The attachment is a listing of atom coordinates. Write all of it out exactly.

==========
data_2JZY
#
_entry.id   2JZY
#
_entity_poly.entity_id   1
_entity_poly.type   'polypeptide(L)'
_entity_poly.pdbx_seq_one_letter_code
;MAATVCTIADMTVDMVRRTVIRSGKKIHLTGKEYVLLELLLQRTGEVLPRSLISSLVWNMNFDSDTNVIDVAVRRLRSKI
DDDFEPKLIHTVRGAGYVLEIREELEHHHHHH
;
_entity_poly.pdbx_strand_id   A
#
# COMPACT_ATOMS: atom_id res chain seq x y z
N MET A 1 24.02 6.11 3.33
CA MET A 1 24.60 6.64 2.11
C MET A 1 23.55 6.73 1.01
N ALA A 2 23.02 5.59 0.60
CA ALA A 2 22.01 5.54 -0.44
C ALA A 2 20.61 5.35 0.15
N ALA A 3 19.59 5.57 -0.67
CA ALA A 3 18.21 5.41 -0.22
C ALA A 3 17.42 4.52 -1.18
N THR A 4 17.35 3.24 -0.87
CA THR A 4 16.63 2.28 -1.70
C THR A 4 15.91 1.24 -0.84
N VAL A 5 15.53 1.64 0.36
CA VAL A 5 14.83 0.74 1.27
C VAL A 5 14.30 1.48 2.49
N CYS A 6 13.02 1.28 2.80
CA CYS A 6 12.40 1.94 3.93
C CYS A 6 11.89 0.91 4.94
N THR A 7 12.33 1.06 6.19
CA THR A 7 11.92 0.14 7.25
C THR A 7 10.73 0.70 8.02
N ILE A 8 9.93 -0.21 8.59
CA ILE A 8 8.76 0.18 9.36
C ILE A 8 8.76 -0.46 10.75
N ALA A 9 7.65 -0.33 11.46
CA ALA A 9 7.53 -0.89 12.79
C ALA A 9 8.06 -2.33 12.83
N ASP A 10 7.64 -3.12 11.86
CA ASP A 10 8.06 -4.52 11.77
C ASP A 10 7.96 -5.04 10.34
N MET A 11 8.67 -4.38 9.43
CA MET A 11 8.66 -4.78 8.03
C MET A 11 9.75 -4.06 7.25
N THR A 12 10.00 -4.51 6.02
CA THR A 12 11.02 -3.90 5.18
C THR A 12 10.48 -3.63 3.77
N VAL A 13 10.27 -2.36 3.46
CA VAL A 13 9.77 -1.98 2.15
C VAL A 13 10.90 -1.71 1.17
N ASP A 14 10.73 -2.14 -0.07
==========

data_2JZY
#
_entry.id   2JZY
#
_entity_poly.entity_id   1
_entity_poly.type   'polypeptide(L)'
_entity_poly.pdbx_seq_one_letter_code
;MAATVCTIADMTVDMVRRTVIRSGKKIHLTGKEYVLLELLLQRTGEVLPRSLISSLVWNMNFDSDTNVIDVAVRRLRSKI
DDDFEPKLIHTVRGAGYVLEIREELEHHHHHH
;
_entity_poly.pdbx_strand_id   A
#
# COMPACT_ATOMS: atom_id res chain seq x y z
N MET A 1 24.02 6.11 3.33
CA MET A 1 24.60 6.64 2.11
C MET A 1 23.55 6.73 1.01
N ALA A 2 23.02 5.59 0.60
CA ALA A 2 22.01 5.54 -0.44
C ALA A 2 20.61 5.35 0.15
N ALA A 3 19.59 5.57 -0.67
CA ALA A 3 18.21 5.41 -0.22
C ALA A 3 17.42 4.52 -1.18
N THR A 4 17.35 3.24 -0.87
CA THR A 4 16.63 2.28 -1.70
C THR A 4 15.91 1.24 -0.84
N VAL A 5 15.53 1.64 0.36
CA VAL A 5 14.83 0.74 1.27
C VAL A 5 14.30 1.48 2.49
N CYS A 6 13.02 1.28 2.80
CA CYS A 6 12.40 1.94 3.93
C CYS A 6 11.89 0.91 4.94
N THR A 7 12.33 1.06 6.19
CA THR A 7 11.92 0.14 7.25
C THR A 7 10.73 0.70 8.02
N ILE A 8 9.93 -0.21 8.59
CA ILE A 8 8.76 0.18 9.36
C ILE A 8 8.76 -0.46 10.75
N ALA A 9 7.65 -0.33 11.46
CA ALA A 9 7.53 -0.89 12.79
C ALA A 9 8.06 -2.33 12.83
N ASP A 10 7.64 -3.12 11.86
CA ASP A 10 8.06 -4.52 11.77
C ASP A 10 7.96 -5.04 10.34
N MET A 11 8.67 -4.38 9.43
CA MET A 11 8.66 -4.78 8.03
C MET A 11 9.75 -4.06 7.25
N THR A 12 10.00 -4.51 6.02
CA THR A 12 11.02 -3.90 5.18
C THR A 12 10.48 -3.63 3.77
N VAL A 13 10.27 -2.36 3.46
CA VAL A 13 9.77 -1.98 2.15
C VAL A 13 10.90 -1.71 1.17
N ASP A 14 10.73 -2.14 -0.07